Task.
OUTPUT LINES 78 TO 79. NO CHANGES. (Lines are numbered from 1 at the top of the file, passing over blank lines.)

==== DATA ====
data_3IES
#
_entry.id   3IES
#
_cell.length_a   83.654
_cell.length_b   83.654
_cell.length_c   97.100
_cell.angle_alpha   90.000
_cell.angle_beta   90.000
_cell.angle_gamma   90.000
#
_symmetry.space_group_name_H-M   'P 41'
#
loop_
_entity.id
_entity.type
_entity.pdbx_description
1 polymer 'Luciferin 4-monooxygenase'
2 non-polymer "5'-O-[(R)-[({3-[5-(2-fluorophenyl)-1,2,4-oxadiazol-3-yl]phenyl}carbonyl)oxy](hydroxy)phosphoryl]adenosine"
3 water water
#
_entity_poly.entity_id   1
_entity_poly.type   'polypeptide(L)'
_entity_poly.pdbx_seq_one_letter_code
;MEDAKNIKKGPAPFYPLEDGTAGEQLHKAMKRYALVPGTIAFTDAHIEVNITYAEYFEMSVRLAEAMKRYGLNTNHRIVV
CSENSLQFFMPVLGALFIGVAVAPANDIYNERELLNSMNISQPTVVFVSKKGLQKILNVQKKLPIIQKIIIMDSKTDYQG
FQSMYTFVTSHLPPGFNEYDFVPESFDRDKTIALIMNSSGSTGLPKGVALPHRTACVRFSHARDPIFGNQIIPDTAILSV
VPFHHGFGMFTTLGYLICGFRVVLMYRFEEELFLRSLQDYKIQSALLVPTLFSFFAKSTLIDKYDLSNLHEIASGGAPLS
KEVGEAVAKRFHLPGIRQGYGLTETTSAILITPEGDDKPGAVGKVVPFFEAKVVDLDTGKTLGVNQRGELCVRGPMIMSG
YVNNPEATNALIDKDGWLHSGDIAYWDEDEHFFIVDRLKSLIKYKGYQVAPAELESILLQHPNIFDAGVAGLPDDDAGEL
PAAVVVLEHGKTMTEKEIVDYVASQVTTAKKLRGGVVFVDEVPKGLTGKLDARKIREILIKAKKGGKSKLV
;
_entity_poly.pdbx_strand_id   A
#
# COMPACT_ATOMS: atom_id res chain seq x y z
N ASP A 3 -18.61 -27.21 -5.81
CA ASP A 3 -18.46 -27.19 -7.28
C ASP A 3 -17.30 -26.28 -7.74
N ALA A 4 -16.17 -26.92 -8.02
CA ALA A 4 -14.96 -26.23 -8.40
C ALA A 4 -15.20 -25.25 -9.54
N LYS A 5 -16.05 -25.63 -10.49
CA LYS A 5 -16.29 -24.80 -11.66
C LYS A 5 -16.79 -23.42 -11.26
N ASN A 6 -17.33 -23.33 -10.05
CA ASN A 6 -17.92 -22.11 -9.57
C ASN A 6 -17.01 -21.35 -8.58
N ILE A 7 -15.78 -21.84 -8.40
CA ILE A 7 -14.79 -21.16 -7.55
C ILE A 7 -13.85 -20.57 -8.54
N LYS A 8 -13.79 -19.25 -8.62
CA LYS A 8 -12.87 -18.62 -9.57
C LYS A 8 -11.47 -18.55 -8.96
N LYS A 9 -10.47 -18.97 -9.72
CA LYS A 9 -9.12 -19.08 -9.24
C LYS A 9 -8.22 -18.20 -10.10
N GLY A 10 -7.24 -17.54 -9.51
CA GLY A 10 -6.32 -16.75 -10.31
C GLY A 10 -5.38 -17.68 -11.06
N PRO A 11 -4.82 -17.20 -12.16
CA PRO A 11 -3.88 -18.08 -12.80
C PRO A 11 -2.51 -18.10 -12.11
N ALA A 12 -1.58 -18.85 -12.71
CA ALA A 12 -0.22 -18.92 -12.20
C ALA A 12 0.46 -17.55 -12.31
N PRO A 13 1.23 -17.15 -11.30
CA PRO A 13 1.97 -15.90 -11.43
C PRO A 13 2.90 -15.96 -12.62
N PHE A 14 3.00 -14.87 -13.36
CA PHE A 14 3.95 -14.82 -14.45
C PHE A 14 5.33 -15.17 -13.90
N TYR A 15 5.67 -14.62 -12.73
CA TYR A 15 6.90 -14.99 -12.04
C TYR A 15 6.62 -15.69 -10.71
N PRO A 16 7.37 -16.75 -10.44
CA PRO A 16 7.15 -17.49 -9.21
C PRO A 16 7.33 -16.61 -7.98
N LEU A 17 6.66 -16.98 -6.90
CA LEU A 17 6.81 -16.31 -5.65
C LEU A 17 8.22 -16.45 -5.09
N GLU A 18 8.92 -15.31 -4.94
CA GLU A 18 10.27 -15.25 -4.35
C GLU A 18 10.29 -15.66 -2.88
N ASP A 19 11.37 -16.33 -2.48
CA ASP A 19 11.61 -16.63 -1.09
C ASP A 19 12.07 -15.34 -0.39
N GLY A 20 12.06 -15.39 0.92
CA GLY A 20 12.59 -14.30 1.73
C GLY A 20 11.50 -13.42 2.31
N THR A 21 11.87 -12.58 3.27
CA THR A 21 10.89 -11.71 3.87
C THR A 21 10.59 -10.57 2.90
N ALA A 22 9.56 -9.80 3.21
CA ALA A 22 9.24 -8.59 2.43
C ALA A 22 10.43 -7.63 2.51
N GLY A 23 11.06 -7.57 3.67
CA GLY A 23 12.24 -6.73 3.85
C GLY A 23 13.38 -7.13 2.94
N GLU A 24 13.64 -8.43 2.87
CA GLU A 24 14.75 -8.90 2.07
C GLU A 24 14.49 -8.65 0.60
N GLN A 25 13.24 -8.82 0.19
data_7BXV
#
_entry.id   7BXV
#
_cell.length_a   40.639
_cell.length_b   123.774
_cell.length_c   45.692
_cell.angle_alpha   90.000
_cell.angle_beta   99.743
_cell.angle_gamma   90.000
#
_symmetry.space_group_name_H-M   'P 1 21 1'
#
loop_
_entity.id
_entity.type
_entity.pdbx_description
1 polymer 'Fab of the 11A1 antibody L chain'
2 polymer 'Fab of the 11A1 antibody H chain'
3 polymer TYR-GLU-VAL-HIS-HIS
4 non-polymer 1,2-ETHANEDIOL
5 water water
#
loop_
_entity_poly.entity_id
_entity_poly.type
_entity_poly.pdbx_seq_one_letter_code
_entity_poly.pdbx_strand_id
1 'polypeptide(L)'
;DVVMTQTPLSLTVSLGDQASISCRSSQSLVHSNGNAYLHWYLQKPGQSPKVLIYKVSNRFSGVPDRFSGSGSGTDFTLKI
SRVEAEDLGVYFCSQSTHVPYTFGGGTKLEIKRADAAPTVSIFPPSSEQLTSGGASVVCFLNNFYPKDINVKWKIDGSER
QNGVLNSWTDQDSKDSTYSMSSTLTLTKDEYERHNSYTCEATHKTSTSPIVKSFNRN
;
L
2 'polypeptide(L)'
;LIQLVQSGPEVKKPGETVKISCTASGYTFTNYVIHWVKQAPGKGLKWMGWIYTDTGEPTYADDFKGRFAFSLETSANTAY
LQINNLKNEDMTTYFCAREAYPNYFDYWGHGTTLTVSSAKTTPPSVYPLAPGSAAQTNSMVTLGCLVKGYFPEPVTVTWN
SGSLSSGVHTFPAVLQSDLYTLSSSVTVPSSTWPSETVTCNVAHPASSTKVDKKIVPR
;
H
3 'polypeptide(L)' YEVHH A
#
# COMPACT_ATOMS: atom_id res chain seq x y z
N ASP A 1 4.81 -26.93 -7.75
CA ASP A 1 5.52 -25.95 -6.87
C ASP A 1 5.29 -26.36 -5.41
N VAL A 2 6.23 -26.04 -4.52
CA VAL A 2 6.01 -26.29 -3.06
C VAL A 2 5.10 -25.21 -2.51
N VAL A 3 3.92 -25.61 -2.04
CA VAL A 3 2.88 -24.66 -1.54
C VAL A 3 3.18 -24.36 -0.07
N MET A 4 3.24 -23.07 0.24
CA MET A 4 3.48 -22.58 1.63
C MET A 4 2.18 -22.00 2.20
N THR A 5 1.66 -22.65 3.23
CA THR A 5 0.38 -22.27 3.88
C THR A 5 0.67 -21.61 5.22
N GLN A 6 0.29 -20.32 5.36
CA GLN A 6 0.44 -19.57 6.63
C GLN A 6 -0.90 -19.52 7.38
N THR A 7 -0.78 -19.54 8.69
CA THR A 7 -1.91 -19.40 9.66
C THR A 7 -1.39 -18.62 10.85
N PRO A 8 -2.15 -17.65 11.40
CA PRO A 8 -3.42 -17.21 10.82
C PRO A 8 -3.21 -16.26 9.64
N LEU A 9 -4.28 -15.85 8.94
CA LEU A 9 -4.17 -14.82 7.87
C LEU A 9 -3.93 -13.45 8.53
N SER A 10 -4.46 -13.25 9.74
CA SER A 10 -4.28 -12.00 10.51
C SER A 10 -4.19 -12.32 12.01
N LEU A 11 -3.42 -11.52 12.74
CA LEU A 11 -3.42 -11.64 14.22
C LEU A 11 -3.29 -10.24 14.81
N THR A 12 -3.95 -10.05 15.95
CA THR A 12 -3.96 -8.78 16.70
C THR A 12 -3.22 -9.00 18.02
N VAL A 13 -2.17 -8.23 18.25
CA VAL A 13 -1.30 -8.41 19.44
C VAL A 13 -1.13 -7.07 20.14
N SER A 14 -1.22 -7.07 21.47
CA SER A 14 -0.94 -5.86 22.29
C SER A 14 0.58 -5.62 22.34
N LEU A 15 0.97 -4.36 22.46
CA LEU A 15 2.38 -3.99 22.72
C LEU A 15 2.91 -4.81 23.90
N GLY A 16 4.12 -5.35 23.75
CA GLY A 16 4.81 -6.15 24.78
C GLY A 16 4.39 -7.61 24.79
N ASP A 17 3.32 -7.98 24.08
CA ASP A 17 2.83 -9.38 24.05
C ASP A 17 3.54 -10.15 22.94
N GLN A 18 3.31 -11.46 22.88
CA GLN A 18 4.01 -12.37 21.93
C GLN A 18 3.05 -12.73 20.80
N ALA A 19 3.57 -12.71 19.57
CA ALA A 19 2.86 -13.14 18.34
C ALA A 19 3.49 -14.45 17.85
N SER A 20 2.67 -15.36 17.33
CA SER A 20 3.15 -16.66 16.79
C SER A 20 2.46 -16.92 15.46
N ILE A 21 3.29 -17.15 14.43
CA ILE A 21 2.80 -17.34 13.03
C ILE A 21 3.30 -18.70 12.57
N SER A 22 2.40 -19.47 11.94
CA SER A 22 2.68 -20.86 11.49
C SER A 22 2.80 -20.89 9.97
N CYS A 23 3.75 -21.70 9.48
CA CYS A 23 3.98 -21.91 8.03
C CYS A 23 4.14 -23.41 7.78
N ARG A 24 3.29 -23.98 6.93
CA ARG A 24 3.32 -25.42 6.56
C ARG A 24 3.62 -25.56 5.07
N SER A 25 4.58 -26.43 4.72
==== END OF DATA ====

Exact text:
N LEU A 17 6.66 -16.98 -6.90
CA LEU A 17 6.81 -16.31 -5.65